Review: Sony Ericsson Z750
Phones from Sony Ericsson typically have a defining sense of style. Whether it be a clamshell or bar-style handset, there's something about Sony Ericsson phones that tell you exactly where they come from. Aside from the green SE graphic on the back side of the Z750a, this phone breaks that pattern.
That's not to say that it doesn't look good. Its front face is all silvery-reflective and can (no joke) be used as a mirror to check your 'do before you go on that hot date. It is insanely reflective...when it's not covered in layers of fingerprint grime. If you think black-faced phones look bad with smudges, you ain't seen nothing. If you're thinking to yourself, "Darn, no outer display," have no fear. A one-line OLED is hidden underneath the shiny surface, and a quick press of any of the buttons will bring it to life, letting you check your service indicators. Other than this reflective front face, nothing else about the phone really stands out. It is made of rather plain-looking gray plastics.
Holding it in your hands, the phone's girth is definitely noticeable. It's not quite as chubby as a Nokia N95, but it isn't too far off the mark. These days, when thin is in, the Z750a desperately needs to lose a few millimeters around the waist. The plastics feel good, though, and its rounded edges make it pleasant enough to slip in and out of your pocket (so long as you don't mind the bulge).
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Popping it open is only a matter of digging your thumb between the halves. Here, the Z750a looks more familiar. The navigation cluster is one that could only be designed by Sony Ericsson. All of the buttons are covered in a shiny, reflective surface similar to the front face. The circular D-pad is directly below the hinge. It is about the size of a quarter. The center button has the AT&T "globe" logo etched onto it. The D-pad works just fine, as does the center button. To the left and right of the D-pad are four circular buttons. These are your soft keys, and send/end keys. The travel and feedback of these four buttons was good. Below the D-pad and control buttons is another row of three, tiny little circular buttons. They are a dedicated camera key, the clear key, and an application swap key. If you ask me, putting the clear key in the middle was a major mistake. I hit the app-swap button a million times when I meant to hit the clear key, meaning I jumped to another application rather than deleting text, or going back a screen. This can drive you mad. Regular use will change that.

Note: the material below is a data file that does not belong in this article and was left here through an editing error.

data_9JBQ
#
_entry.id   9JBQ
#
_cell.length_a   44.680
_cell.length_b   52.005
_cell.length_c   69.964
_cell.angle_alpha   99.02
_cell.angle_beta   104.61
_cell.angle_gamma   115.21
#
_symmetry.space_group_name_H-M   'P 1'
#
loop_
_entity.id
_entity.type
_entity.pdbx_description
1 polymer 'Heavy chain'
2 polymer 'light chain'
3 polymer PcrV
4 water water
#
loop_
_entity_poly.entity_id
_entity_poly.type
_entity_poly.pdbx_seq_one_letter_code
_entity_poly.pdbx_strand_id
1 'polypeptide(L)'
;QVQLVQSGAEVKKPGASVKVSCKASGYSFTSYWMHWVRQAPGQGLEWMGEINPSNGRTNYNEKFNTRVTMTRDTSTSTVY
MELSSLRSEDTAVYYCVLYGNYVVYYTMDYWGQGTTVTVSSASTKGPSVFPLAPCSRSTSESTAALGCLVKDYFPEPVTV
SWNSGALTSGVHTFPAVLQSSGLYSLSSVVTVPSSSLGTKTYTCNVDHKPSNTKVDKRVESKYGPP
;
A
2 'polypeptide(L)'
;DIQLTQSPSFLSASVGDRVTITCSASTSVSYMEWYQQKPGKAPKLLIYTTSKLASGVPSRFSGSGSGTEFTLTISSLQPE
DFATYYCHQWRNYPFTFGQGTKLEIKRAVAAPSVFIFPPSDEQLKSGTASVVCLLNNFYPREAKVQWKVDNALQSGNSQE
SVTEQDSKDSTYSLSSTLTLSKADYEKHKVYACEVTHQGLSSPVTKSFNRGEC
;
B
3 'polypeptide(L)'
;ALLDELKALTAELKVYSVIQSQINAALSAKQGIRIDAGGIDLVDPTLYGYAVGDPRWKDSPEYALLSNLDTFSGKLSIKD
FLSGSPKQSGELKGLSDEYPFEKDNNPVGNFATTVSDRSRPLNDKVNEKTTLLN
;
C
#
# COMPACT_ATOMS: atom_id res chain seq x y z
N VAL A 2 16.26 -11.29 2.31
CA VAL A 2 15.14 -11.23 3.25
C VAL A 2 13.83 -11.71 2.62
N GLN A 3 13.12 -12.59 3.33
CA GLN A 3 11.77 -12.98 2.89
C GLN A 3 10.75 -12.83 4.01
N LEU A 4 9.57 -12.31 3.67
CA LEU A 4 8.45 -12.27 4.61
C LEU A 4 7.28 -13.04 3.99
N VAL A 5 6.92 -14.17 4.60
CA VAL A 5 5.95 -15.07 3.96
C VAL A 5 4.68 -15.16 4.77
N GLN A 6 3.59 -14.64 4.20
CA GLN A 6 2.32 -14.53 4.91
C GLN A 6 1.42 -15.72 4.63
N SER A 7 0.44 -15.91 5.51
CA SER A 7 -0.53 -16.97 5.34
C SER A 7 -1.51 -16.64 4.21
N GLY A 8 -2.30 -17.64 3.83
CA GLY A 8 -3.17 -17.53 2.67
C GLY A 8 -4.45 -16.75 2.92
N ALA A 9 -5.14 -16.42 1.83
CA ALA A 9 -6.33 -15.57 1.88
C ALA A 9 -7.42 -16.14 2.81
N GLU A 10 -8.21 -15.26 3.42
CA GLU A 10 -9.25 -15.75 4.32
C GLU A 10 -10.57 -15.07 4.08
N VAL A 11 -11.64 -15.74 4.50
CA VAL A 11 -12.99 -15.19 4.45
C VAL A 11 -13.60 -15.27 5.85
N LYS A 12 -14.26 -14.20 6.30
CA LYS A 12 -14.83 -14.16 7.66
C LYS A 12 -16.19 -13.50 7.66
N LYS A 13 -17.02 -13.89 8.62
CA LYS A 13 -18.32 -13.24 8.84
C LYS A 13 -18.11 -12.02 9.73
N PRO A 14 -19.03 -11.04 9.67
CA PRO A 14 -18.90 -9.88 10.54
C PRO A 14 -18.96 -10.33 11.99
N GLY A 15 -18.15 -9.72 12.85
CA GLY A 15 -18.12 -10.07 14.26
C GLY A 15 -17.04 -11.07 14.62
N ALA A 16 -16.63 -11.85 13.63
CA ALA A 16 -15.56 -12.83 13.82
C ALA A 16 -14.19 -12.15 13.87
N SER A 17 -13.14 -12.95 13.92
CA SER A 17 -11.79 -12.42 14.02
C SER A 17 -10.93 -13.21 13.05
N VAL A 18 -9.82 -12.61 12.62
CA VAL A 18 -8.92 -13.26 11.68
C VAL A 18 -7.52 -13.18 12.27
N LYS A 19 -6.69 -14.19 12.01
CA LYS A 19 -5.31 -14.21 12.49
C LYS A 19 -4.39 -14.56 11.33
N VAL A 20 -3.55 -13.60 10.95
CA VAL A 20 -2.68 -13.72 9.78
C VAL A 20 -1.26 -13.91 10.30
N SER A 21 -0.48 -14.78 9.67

The numeric keypad is simply one of the best we've seen from Sony Ericsson. The buttons are large, well spaced, and feel great to use. Travel and feedback is nearly perfect. The "nub" on the five key was nice and easy to find, which helped aide usability when not looking at the keypad. All the way at the bottom of the keypad, below the # key, was a very small power button to turn the phone on and off. A quick press turns it on, a longer press turns the Z750a off. I like that this button is hidden inside the device, meaning the phone won't accidentally be turned on/off when stored in a bag.
The left side of the phone is where you'll find a dedicated music application key and the volume toggle. Unlike the numeric keypad, these are among the worst buttons we've encountered on the side of a phone. The music app button is a half-circle that is embedded into the side of the phone. It offered the bare minimum of feedback and was not easy to find. The volume toggle was easier to find, but offered even less feedback. We're talking the button barely moves, and there's absolutely no "click" to let you know the button has actually been pushed.
The hatch for the M2 memory slot is the only thing found on the right side of the phone. It was easy enough to find and open. The battery hatch on the back of the Z750a comes off with the use of a fingernail.
Our on-the-scene report from the CTIA trade show in Orlando. New phones from Sony Ericsson, Kyocera, Helio, HTC, Alcatel, Motorola and Pantech.
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